Deception & Misdirection

Soros in Romania: Part 9

George Soros’ Romanian Ghosts
Part 9 | Full Series Here

During the 2014 European Parliamentary (EP) elections, George Soros’s Open Society Initiative for Europe (OSIFE) gave roughly $5.7 million to organizations to oppose candidates that favored nation-state sovereignty over a more centralized European Union. The funds that it gave to his Romanian Foundation for an Open Society (FSD) were also intended for that country’s presidential election.

The following include some of the projects that included Romania.

It gave $91,500 to the Foundation for an Open Society Romania (FSD) for an anti-hate speech campaign for both the EP elections and Romania’s presidential election that November. It gave FSD another $41,250 to mobilize Romanian migrants living abroad to dilute the nativist vote in those countries.

Always the adept investor, Soros keeps a naughty and nice list of his EP politicians entitled “Reliable allies in the European Parliament (2014-2019).”

Among the Romanian Members, he described Renate Weber, also one of the three members of FSD’s council, as a “resolute Open Society promoter.” He described Cristian Dan Preda as “timidly progressive,” and Monica Macovei as “resolutely progressive.” Macovei qualified as an “unquestionable ally of Open Society values.”

Romania’s Presidential Elections: Holding It Hostage to an Autocratic Prosecutor

Romania’s 2014 presidential election presented quite the bleak outlook for Romanian “Sorosists,” as the billionaire’s Romanian detractors call them.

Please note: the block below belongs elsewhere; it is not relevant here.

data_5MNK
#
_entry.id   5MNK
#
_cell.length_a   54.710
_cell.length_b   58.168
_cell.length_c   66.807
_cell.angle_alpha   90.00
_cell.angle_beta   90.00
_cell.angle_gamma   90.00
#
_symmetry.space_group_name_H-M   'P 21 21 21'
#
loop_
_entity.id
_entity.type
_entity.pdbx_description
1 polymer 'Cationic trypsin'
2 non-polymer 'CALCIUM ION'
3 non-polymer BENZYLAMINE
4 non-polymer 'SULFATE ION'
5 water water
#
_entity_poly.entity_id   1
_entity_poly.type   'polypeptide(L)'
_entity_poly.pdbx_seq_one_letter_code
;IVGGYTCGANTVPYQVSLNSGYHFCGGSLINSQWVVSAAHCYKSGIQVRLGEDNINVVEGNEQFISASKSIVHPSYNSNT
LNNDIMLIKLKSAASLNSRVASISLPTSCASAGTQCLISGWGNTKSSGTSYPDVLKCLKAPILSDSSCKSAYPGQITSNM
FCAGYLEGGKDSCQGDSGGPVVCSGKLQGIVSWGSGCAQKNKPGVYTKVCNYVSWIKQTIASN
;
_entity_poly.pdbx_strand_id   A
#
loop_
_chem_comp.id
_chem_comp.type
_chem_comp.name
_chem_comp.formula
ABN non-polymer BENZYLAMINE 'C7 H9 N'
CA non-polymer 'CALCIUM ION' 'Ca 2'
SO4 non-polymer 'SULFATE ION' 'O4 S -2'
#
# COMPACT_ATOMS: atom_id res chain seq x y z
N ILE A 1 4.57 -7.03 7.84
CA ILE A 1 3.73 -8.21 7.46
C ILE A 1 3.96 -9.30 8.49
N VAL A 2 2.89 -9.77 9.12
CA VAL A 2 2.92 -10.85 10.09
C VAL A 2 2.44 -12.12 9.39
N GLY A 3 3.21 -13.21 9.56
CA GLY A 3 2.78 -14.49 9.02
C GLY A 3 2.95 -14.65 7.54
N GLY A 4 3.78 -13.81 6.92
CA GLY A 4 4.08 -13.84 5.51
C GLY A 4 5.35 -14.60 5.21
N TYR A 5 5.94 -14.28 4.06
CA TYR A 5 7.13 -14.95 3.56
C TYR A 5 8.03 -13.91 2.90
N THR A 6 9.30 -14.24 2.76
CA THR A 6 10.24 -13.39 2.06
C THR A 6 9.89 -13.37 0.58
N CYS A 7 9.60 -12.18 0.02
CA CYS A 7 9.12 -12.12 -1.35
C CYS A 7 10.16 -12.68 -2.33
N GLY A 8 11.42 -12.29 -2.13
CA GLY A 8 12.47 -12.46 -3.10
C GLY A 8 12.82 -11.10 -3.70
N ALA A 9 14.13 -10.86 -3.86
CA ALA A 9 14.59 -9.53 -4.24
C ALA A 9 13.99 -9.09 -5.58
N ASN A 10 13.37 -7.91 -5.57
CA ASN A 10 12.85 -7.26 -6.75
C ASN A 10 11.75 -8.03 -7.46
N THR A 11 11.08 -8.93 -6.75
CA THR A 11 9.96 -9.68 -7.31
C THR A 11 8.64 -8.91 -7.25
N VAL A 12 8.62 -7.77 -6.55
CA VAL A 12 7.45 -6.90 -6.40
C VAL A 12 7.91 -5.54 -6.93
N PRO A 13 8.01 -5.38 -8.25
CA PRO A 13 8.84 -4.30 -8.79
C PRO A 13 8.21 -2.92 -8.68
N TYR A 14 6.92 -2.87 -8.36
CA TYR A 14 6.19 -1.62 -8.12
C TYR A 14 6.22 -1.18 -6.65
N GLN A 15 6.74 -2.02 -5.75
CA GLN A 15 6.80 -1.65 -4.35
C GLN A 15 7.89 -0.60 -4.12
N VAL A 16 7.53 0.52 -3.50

Soros-funded NGOs treated the country’s National Anticorruption Directorate (DNA) as its political party because it lacked a clear, pro-open society faction to support. Under Chief Prosecutor Laura Codruta Kovesi, the agency intensified the purge that Macovei began in 2005. Kovesi opened three times the cases within 17 months of taking over than in the previous three years. The Economist reported that “in 2014 the DNA secured convictions of 1,138 people, including 24 mayors, five members of parliament, two ex-ministers and a former prime minister.”

A report by the London-based Henry Jackson Society entitled “Fighting Corruption with Con Tricks” found that the DNA had systematically abused its power and largely reverted to tactics used by communist-era secret services, including Romania’s feared Securitate.

The DNA’s effect on corruption in Romania has resembled unleashing a firehose in a five-year-old’s face whose sleeve had caught fire. The blast put out most of the flame, but permanently blinded the child in the process.

Part of the agency’s failure to justly tackle corruption came from poor accountability, stemming from perverse incentives.

Unlike New South Wales’s anticorruption agency, the DNA lacks Parliamentary oversight.

The European Commission places enormous emphasis on the quantity of high-level indictments rather than the quality; and pleasing the Commission holds the promise of the country’s future accession to the border-free Schengen area.

Kovesi, meanwhile, in brilliant Machiavellian fashion learned to treat the E.U. and U.S. Embassy as her boss’s supervisors. This in turn, rendered her untouchable and internationally rewarded.

In August, a delegation from the Embassy, led by Charge d’Affaires Dean Thompson paid a “courtesy visit” to the head of the Superior Council of Magistracy (CSM), the body that oversees prosecutors and judges in Romania, to discuss the effects that the results of the upcoming election could have on the Romanian justice system.

Vice President Joe Biden visited Romania before campaign season began where in a speech to NGOs he profusely praised the DNA He subtly threatened, based on the language of the NATO Charter, that the U.S. could just leave Romania to defend itself if it didn’t behave in tackling corruption.